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Dr. Yahya wardak’s & Mr Zmarai Mohaqeq´s  interview with Voice of America (VOA – Ashna Radio)

interview with VOA (Ashna Radio in 2022

Dear listeners, Welcome. This is VOA’s (Voice of America) Ashna Radio.

Dear listeners! Today’s Situation program usually includes reports and interviews about the status of your home, village, region, and country. Today, a scientific meeting was held in Denmark on the importance and strength of the mother tongue. We would like to thank the participants of this meeting, Dr. Yahya Wardak and Zmarai Mohaqiq Sahib.

We are going to talk about family, international and regional issues which are affecting the lives of ordinary people.

authorities‘ answers to your questions and expert recommendations.

on-air (live) from Sunday to Thursday at 6:05 p.m. from Washington, D.C. (VOA).

Once again, greetings!

Dear listeners, welcome!

We have the Today and Situation program. Today we are talking about a topic that is a natural human right and is important to everyone in every society.

It is the mother tongue that human beings learn to speak and solve all their problems from beginning to end. Therefore, the importance of the mother tongue is very high, and the role of scholars and linguists is very important in, how to preserve the mother tongue, how to serve it, and how other people can understand its value?

These are the topics on which conferences are always held and discussed. In this series, the last time, an academic meeting was held in Denmark, many people participated in it.

To the extent that we have little information, not only Afghans but also foreigners have participated, spoken, and read scientific papers at this scientific conference. For the sake of understanding more in detail, what did these scholars say? We invited two guests.

One of the two people who attended the meeting is Dr. Yahya Wardak, and the other is Zmarai Mohaqiq. Let’s see if they come to the program or not.

Interviewer: Welcome, Mr. Yahya Wardak. Greetings!

Yahya Wardak: God bless you. Greetings to you! We are both sitting together behind the telephone!

Interviewer: Are you Dr. Yahya Wardak?

Yahya Wardak: Yes, I am Dr. Yahya Wardak.

Interviewer: Are you a doctor of medicine, or of language and politics?

Yahya Wardak: I am a doctor.

Interviewer: Good! So it is good to say that Yahya Wardak, our guest, has taken part in the conference (mother tongue conference). We are aware that many people at this meeting spoke about the importance of the mother tongue. Who were the other foreigners at this meeting? Did they talk about the importance of the mother tongue in general or…?

Yahya Wardak: Finn Tessen, a Norwegian professor of foreign languages, is a linguist who has learned about 25 languages ​​and is also an Iranian scholar. He (Finn Tessen) speaks fluent Persian and is fluent in Pashto. He can also speak Turkish, Hindi, and other languages. He came here to attend the meeting, and until a few years ago, he was also a language teacher at the University of Oslo. Another was Cornelia Lemon from Germany, who also has a project within the framework of the European Union on mother tongue and its identity with five other Afghan communities.

Interviewer: Good! So, these two people are foreigners?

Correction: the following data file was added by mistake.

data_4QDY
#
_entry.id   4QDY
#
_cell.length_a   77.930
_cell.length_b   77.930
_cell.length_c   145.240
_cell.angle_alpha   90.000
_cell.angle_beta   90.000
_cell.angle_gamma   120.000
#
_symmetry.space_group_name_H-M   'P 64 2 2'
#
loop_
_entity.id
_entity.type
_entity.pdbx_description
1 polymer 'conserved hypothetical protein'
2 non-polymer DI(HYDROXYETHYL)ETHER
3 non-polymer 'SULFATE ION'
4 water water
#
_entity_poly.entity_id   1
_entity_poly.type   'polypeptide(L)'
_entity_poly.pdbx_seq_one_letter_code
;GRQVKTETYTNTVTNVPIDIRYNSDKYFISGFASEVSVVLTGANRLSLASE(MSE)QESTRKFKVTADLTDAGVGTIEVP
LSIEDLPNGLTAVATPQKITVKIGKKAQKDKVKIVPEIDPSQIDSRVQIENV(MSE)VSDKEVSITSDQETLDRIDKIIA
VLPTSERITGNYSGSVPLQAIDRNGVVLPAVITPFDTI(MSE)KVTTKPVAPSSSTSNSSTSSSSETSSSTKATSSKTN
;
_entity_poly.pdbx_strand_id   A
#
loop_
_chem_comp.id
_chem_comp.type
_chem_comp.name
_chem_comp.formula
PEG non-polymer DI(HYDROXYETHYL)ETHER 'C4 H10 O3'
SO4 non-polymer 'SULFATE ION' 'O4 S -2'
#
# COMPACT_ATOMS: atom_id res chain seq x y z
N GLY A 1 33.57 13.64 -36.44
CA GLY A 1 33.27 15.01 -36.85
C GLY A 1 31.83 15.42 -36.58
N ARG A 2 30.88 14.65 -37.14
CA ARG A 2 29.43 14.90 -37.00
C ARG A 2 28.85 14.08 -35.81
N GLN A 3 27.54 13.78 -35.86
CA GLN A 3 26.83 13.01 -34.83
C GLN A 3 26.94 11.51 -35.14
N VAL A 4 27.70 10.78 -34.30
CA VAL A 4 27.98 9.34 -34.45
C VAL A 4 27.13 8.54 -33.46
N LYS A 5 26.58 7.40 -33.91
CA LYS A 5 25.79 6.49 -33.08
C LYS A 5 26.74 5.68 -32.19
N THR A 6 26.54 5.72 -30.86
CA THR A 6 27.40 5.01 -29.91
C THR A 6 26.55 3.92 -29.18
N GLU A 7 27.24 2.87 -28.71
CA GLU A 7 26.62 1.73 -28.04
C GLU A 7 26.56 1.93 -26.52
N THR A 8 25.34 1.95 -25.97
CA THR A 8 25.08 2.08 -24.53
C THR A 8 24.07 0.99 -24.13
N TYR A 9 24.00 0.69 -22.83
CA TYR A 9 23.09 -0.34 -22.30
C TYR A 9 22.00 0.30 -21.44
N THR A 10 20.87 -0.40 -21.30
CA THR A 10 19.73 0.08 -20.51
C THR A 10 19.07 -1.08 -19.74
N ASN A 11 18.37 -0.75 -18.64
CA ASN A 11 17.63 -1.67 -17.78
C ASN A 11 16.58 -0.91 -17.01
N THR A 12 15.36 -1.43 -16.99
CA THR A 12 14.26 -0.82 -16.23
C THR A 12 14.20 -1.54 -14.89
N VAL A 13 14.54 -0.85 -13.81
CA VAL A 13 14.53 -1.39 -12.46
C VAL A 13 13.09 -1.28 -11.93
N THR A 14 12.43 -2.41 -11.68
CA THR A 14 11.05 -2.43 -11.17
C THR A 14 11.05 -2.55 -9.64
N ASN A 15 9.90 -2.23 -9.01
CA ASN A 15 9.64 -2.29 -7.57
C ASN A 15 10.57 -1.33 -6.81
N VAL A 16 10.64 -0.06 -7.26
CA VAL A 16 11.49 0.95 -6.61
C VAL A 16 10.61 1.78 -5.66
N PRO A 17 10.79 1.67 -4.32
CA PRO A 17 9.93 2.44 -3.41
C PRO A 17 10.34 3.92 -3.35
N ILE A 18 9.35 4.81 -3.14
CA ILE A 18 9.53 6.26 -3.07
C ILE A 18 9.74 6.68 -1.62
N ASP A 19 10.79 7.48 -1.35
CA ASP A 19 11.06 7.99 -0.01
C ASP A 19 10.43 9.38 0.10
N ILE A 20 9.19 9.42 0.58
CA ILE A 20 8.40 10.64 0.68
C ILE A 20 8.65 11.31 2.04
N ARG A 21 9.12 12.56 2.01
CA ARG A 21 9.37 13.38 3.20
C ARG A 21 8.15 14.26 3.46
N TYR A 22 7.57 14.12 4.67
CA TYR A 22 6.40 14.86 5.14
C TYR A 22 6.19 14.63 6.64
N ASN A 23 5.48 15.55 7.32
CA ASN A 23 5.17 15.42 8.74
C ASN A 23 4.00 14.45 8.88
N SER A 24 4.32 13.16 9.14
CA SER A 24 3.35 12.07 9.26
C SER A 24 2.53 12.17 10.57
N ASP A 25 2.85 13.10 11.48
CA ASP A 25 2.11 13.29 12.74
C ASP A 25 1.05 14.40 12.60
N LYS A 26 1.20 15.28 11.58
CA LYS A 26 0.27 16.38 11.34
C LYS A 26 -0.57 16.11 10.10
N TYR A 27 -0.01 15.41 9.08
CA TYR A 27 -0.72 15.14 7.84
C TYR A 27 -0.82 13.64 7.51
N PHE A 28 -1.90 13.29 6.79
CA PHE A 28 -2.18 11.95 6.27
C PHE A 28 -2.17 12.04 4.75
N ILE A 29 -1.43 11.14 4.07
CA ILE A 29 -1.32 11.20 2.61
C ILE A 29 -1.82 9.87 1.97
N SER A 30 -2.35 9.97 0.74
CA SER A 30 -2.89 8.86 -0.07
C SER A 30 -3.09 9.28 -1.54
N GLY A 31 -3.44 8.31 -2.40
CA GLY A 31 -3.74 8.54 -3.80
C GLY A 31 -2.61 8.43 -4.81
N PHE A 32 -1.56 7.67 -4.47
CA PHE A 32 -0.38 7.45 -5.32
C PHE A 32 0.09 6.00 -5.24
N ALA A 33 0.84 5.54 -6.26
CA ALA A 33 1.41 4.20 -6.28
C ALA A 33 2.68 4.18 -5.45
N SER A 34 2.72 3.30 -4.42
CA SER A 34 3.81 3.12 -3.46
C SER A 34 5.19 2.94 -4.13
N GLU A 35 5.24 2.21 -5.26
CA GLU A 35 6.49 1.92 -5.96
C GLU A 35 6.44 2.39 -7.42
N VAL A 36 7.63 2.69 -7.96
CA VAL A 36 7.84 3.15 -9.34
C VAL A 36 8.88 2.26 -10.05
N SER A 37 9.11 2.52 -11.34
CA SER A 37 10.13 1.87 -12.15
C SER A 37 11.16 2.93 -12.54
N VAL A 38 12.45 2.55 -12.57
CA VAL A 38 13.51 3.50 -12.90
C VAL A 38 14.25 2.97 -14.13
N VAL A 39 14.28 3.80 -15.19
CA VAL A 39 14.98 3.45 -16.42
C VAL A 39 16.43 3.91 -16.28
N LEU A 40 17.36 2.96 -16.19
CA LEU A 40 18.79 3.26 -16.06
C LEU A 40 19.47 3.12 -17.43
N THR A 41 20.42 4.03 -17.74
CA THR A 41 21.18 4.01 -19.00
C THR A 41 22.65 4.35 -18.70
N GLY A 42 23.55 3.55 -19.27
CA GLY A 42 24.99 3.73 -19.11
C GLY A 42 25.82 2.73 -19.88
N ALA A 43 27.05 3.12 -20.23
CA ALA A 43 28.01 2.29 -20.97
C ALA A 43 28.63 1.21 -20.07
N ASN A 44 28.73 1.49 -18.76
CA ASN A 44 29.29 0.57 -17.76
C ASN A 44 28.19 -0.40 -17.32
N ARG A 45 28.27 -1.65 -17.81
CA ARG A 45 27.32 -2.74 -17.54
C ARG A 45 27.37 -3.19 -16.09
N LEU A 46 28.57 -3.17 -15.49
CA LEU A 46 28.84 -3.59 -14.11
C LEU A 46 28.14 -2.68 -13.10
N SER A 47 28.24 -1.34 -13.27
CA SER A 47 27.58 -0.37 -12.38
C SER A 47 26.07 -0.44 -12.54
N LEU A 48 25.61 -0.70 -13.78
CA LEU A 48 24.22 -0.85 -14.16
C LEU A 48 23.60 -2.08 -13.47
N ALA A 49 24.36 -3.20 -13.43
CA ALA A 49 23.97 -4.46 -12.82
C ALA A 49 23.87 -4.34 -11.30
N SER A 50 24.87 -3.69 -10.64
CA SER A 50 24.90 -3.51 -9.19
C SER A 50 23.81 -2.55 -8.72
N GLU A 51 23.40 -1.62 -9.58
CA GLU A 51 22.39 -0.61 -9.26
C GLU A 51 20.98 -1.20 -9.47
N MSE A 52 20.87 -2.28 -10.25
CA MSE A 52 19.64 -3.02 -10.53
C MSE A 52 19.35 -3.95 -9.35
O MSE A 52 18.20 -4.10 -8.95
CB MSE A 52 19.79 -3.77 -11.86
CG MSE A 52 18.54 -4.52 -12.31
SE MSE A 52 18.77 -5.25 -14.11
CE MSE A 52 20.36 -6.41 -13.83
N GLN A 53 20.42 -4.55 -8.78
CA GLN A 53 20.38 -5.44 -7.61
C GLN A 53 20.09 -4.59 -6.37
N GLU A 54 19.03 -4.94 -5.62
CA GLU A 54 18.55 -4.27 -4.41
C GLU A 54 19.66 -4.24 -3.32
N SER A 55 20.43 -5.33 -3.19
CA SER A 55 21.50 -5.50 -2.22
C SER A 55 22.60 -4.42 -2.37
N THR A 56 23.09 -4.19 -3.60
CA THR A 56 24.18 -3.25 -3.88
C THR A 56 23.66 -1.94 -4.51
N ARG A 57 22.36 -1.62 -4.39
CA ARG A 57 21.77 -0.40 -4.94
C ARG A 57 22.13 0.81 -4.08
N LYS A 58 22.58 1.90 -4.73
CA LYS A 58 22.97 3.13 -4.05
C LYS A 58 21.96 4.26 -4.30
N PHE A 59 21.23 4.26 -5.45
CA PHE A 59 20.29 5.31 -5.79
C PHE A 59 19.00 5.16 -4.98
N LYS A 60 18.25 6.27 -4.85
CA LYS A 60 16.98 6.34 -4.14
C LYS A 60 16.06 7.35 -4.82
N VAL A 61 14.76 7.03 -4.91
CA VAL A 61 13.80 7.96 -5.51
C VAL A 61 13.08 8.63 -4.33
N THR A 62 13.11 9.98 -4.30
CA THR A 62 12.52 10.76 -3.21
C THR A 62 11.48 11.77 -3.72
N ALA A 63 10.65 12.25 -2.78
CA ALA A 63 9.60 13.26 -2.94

Yahya Wardak: Yes!

Interviewer: You live in Denmark, right?

Yahya Wardak: No, Cornelia Lehmann and I came from Germany, and there are another three groups who came from Vienna and Austria.

Interviewer: Good!

Yahya Wardak: And a few others came from Sweden, such as Rasulzada Sahib, and came from Denmark.

Interviewer: Good! Thank you.

Now I would like to greet another brother, Zmarai Mohaqiq.

Mr. Mohaqiq Sahib, Hello, can you hear me?

Mr. Mohaqiq: Hello

Interviewer: Welcome to the program. The introduction has already been done, and the listeners know what topic we are talking about today (mother tongue, the importance of maintaining the mother tongue). The program you had today, was an academic meeting. In this program, where researchers and linguists have spoken and given opinions, both the guests shed some light on it.

Coming back to the topic (mother tongue) of this conference, what is the importance of the mother tongue, and why is it important?

Mohaqiq saheb, if you please!

Mr. Mohaqiq: Yes, yes! I should say that we had planned a program in December last year before this conference, but it was postponed because of Corona.

Interviewer: Yes!

We would have been meeting online at the time, and we didn’t succeed in doing that, physically (face-to-face), until finally in Bonn. Some time ago, we came together with all five unions and we met there. The Afghan Cultural Society is hosting and organising the event, which is the second gathering of people in Denmark in a week.

Interviewer: Good!

Mr. Mohaqiq: I want to talk a little bit more about this, but don’t I talk too much about language?

Interviewer: I say, talk about the importance of the mother tongue. What did you hear in this conference and what else did they say? It would be important to our listeners. Why is the mother tongue so important in the world?

Mr. Mohaqiq: yes! This is a very important question. My study was also about the importance of language, and why it is important for the world. We have examined the views of scholars on this subject, as Mandela emphasizes that „If you talk to a man in a language he understands, that goes to his head.“ If you talk to him in his own language, that goes to his heart“. We have studied this subject with reference to other scholars, but I shared my natural experience with them, my friends from Denmark, the Netherlands, America, and all other places, who are learning different languages, including German. The thing is, they all got together at one time in Washington, and they had a lot of problems. They didn’t learn their mother tongue, one was fluent in Dutch and the other was fluent in German, since there was no practical understanding between these young people and their relatives. Here, I realized the importance of mother tongue and realized how important it is. Therefore, we have discussed the importance of the mother tongue in various fields.